Those of us who have been driving long enough know the difference between a U-turn and a three point turn. While a U-Turn mainly consists of a single turn to maneuver the vehicle 180 degree. A 3-Point turn requires complete stops resulting in a turn that resembles a 3-point triangle. While most of us understand there is a technical difference, legally, it may be hard to distinguish the two.
A interesting case was recently covered by the Toronto Star. Brampton resident Michael Robinson in September 2015 was on his way to pick up his wife from her job at Wal-Mart. He turned left into a driveway and proceeded to perform a standard 3-Point turn. Robinson was pulled over by a Peel Region police officer for disobeying a “No U-Turn” sign and given a ticket.
Peel Regional Police said Robinson’s 3-Point turn was considered a U-Turn, even though under the Ontario Highway Traffic Act there is no clear definition of what constitutes a 3-Point turn or a U-Turn. Section 143 of the act refers to a U-turn as a turn “so as to proceed in the opposite direction,” and that was what led to Robinson’s charge.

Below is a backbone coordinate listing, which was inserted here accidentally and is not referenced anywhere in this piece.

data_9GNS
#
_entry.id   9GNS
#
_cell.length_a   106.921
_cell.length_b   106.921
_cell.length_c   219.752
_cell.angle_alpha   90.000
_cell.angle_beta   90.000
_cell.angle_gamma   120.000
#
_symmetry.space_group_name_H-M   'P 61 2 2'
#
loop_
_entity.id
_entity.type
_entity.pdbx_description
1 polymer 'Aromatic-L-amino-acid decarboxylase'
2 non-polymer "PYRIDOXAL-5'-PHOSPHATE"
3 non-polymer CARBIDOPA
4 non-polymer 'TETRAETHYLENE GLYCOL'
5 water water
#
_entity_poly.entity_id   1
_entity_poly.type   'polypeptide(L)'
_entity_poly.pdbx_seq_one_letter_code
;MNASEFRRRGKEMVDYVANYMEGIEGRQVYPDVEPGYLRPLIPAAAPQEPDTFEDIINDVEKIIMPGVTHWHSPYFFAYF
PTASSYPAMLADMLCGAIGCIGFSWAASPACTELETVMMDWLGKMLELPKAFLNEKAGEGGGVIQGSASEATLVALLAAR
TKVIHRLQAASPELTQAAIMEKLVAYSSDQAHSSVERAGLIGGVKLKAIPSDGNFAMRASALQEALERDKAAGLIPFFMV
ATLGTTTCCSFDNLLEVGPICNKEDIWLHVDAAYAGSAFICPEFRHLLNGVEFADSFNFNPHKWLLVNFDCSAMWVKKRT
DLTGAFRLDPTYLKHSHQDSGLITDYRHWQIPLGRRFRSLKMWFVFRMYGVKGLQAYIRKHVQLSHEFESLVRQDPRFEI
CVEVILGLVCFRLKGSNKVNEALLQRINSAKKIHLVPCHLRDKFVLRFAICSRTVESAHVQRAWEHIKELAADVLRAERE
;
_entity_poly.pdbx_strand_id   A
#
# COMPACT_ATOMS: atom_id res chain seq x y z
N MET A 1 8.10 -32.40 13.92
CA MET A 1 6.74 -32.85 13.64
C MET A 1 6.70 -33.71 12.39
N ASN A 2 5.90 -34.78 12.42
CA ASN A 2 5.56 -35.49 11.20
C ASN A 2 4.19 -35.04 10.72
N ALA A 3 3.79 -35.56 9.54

The Justice of the Peace presiding over Robinson’s case produced a 42 page ruling, which concluded: “A 3-Point turn as a driving maneuver is not defined in the Highway Traffic Act… and as such, a 3-Point turn for the purposes of the Highway Traffic Act is not legally distinct from a U-Turn.” In the end Robinson, lacking the time or the funds to pursue his case further, accepted the fine, but was insistent that the decision was not based on any constitutional law but vague common law practices of favoring breach of ‘intent of the law’.
The safe thing to do for now, unless the law is changed, is when there is a “No U-Turn” sign, consider it a No 3-Point turn sign as well.